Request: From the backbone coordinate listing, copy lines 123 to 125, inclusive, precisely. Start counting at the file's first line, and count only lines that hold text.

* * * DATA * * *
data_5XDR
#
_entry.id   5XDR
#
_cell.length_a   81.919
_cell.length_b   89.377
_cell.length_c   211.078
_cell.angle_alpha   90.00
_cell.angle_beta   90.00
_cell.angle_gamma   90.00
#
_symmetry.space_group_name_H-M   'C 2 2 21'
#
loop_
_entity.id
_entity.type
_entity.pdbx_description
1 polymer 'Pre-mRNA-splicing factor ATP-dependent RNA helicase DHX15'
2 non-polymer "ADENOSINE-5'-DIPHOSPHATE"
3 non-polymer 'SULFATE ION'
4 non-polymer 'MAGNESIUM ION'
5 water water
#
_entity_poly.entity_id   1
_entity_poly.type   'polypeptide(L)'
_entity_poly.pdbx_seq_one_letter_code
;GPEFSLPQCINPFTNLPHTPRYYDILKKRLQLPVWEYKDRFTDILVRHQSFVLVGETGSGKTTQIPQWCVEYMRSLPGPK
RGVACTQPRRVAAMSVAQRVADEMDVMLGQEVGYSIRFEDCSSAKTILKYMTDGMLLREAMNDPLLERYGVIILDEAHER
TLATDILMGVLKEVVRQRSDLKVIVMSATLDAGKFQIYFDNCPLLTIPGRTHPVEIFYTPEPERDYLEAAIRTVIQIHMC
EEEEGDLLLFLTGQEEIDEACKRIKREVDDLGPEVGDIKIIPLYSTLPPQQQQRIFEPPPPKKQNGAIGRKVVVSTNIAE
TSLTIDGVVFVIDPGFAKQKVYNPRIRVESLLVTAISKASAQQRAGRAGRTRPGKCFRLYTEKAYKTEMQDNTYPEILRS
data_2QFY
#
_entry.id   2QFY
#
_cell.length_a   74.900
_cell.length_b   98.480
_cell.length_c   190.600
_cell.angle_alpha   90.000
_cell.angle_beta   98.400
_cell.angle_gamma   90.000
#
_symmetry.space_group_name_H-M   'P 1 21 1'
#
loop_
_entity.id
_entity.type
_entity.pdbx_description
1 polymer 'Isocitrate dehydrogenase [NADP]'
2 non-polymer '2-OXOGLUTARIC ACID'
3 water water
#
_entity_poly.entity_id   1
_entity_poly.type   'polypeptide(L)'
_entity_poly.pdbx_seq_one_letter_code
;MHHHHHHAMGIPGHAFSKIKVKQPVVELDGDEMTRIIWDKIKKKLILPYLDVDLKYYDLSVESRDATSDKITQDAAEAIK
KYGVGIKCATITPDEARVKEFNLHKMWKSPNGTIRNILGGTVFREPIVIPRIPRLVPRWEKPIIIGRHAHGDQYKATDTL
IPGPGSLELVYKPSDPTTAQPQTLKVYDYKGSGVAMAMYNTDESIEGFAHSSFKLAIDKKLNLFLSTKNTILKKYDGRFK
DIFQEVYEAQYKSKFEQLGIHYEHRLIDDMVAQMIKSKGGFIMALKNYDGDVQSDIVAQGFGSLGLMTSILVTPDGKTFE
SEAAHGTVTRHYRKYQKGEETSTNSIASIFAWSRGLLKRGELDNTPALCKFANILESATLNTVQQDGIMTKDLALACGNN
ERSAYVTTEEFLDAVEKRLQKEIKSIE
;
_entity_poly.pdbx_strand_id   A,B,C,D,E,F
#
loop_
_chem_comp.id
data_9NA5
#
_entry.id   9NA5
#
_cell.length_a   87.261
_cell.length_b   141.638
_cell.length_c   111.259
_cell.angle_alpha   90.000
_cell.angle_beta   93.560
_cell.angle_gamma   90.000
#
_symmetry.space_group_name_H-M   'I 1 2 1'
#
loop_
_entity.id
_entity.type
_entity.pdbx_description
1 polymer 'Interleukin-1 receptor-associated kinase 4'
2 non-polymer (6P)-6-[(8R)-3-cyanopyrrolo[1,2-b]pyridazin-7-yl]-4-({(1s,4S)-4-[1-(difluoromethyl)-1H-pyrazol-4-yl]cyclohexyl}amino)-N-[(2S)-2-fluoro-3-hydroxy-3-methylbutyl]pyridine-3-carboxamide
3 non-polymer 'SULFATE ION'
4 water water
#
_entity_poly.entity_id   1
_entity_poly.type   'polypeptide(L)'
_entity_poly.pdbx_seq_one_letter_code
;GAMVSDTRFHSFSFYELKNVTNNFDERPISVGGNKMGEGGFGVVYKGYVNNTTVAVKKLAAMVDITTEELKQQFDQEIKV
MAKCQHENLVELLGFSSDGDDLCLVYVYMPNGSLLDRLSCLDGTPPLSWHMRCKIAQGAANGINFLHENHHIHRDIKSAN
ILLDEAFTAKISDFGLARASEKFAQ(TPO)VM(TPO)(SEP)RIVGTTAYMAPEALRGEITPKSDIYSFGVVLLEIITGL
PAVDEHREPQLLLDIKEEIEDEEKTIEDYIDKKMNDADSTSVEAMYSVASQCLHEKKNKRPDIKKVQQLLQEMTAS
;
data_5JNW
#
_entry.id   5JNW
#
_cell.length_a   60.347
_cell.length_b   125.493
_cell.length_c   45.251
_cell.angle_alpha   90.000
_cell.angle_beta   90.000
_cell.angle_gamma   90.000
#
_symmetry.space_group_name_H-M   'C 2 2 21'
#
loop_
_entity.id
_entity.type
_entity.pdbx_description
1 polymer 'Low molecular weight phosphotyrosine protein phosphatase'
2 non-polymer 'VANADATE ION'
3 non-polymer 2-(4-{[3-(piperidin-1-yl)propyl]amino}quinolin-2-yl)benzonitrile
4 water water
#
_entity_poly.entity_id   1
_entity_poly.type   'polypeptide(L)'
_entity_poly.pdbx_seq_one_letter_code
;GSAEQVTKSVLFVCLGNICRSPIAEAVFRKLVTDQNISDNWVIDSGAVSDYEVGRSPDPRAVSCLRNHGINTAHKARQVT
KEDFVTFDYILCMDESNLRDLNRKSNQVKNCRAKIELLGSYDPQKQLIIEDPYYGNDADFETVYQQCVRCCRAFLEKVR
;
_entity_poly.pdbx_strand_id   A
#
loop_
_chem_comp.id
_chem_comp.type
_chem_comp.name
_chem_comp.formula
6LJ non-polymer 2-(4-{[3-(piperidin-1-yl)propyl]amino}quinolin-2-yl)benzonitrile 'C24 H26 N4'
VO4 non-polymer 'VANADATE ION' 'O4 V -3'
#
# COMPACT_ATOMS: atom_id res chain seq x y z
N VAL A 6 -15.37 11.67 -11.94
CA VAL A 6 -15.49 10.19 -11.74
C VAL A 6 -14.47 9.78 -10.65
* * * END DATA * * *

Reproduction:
KEDFVTFDYILCMDESNLRDLNRKSNQVKNCRAKIELLGSYDPQKQLIIEDPYYGNDADFETVYQQCVRCCRAFLEKVR
;
_entity_poly.pdbx_strand_id   A